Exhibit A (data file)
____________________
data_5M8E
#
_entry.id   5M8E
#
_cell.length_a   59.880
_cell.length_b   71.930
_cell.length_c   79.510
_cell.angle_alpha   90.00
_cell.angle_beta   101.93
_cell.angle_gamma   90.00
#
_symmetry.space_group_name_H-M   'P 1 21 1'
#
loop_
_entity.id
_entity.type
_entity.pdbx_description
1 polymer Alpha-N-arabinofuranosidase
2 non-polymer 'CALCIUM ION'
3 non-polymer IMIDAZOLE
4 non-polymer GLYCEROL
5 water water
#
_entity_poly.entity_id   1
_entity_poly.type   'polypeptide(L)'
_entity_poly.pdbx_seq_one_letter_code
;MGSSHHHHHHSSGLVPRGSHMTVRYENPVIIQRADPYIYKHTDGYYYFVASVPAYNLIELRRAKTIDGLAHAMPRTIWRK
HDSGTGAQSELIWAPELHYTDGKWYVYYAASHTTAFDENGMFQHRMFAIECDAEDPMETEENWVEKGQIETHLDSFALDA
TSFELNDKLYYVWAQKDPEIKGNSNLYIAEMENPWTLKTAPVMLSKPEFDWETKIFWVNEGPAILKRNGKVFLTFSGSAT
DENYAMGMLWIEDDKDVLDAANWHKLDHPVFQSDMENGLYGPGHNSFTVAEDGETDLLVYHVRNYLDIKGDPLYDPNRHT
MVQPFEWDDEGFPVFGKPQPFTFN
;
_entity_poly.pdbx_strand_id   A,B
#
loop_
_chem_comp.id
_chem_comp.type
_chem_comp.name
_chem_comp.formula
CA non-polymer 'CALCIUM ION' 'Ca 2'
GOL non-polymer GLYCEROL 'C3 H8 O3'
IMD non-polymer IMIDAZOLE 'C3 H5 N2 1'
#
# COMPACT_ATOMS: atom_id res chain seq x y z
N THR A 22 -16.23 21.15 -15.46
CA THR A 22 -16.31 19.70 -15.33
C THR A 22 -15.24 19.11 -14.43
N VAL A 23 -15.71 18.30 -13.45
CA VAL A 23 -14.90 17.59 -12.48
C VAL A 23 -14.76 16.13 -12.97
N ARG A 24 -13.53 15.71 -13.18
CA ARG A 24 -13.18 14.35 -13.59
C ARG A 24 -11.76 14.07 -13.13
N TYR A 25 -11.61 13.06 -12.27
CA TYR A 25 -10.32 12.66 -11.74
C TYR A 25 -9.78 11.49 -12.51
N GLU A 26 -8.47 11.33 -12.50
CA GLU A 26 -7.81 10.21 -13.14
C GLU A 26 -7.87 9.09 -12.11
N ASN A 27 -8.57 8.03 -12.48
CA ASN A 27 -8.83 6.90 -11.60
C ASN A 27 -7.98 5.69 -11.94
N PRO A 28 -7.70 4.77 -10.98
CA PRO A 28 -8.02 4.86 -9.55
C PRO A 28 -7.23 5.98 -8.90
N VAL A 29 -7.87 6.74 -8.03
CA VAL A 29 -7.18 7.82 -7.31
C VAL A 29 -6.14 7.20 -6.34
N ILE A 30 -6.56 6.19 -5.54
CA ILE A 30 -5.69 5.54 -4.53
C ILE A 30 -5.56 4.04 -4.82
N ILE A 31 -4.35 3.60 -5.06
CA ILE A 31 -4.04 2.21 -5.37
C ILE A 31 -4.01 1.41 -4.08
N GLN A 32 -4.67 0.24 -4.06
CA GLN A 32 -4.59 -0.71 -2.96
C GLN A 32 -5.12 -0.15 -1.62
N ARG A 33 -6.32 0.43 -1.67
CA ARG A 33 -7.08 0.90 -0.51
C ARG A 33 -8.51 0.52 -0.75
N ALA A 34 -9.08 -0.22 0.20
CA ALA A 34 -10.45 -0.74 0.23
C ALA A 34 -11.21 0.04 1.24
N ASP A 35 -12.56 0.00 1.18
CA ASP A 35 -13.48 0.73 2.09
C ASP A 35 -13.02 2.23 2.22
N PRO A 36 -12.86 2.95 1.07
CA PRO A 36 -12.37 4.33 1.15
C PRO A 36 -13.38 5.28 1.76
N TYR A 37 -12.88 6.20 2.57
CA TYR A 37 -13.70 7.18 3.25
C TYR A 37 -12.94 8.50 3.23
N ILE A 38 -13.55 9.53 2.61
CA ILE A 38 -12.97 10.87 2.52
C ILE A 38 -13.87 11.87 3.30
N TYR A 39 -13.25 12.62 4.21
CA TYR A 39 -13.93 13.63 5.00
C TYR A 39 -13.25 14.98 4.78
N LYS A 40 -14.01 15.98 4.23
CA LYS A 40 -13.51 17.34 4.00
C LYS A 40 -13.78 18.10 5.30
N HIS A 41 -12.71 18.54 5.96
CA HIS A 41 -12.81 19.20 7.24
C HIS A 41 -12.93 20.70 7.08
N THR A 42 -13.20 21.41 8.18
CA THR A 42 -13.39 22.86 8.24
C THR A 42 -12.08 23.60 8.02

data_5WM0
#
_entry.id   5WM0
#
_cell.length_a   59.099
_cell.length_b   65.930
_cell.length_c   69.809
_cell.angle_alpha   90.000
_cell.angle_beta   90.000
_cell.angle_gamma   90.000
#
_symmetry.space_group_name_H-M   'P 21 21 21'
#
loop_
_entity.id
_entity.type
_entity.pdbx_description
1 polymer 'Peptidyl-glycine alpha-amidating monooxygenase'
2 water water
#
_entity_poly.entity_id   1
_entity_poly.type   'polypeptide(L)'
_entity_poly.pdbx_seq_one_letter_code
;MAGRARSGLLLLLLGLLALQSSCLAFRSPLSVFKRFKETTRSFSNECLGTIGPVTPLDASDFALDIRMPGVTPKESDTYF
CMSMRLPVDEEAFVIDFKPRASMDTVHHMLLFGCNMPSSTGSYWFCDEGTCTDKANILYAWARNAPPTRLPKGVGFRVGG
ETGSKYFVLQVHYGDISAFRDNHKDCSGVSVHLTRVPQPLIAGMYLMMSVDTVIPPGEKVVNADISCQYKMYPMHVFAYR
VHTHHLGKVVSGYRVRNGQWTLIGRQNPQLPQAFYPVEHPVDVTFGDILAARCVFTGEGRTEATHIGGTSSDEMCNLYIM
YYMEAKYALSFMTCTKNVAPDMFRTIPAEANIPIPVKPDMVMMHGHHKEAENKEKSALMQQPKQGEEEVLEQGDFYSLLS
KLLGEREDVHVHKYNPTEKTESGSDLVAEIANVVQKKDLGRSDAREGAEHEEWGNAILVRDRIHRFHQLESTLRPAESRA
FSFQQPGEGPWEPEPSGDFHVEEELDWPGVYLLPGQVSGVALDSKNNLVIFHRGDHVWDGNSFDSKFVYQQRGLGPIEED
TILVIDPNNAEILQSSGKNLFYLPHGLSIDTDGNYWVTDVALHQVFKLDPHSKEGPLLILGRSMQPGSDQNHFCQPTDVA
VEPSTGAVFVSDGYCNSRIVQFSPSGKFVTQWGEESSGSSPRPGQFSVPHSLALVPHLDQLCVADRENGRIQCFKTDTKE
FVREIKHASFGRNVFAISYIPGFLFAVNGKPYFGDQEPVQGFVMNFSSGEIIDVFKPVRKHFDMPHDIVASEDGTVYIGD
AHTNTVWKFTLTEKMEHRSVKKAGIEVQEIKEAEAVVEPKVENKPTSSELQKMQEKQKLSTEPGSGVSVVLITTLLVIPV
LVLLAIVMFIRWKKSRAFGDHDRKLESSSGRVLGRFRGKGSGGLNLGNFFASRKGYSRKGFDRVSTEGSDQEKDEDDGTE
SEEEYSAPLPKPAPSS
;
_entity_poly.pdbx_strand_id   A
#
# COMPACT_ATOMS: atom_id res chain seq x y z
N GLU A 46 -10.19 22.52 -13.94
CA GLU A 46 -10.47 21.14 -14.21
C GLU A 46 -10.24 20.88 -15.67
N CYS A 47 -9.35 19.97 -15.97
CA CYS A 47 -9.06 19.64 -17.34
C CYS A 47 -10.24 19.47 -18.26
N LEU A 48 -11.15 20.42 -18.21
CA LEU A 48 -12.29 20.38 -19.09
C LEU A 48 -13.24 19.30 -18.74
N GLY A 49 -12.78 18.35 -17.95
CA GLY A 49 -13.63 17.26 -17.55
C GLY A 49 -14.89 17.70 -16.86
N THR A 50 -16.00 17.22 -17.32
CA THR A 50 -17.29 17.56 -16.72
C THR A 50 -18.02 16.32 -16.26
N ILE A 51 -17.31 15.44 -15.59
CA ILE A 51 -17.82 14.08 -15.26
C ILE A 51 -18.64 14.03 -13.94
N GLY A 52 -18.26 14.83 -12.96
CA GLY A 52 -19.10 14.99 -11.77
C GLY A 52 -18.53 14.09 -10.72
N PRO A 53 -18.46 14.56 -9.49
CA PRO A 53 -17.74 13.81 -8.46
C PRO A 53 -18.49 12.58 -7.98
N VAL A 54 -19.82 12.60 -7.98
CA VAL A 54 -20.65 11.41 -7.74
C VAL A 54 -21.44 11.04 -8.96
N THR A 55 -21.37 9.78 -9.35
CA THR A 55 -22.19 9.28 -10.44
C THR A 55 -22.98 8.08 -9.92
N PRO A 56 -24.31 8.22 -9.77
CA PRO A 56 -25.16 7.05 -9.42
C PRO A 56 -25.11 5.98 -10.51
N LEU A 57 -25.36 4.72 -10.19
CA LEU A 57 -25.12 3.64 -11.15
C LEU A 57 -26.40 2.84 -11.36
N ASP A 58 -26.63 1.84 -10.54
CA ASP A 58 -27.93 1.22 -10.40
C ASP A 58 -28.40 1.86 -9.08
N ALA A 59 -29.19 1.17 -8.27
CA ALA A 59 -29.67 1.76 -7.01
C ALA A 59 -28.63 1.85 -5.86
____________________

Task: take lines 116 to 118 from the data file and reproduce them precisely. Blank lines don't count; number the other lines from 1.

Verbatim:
_cell.angle_beta   90.000
_cell.angle_gamma   90.000
#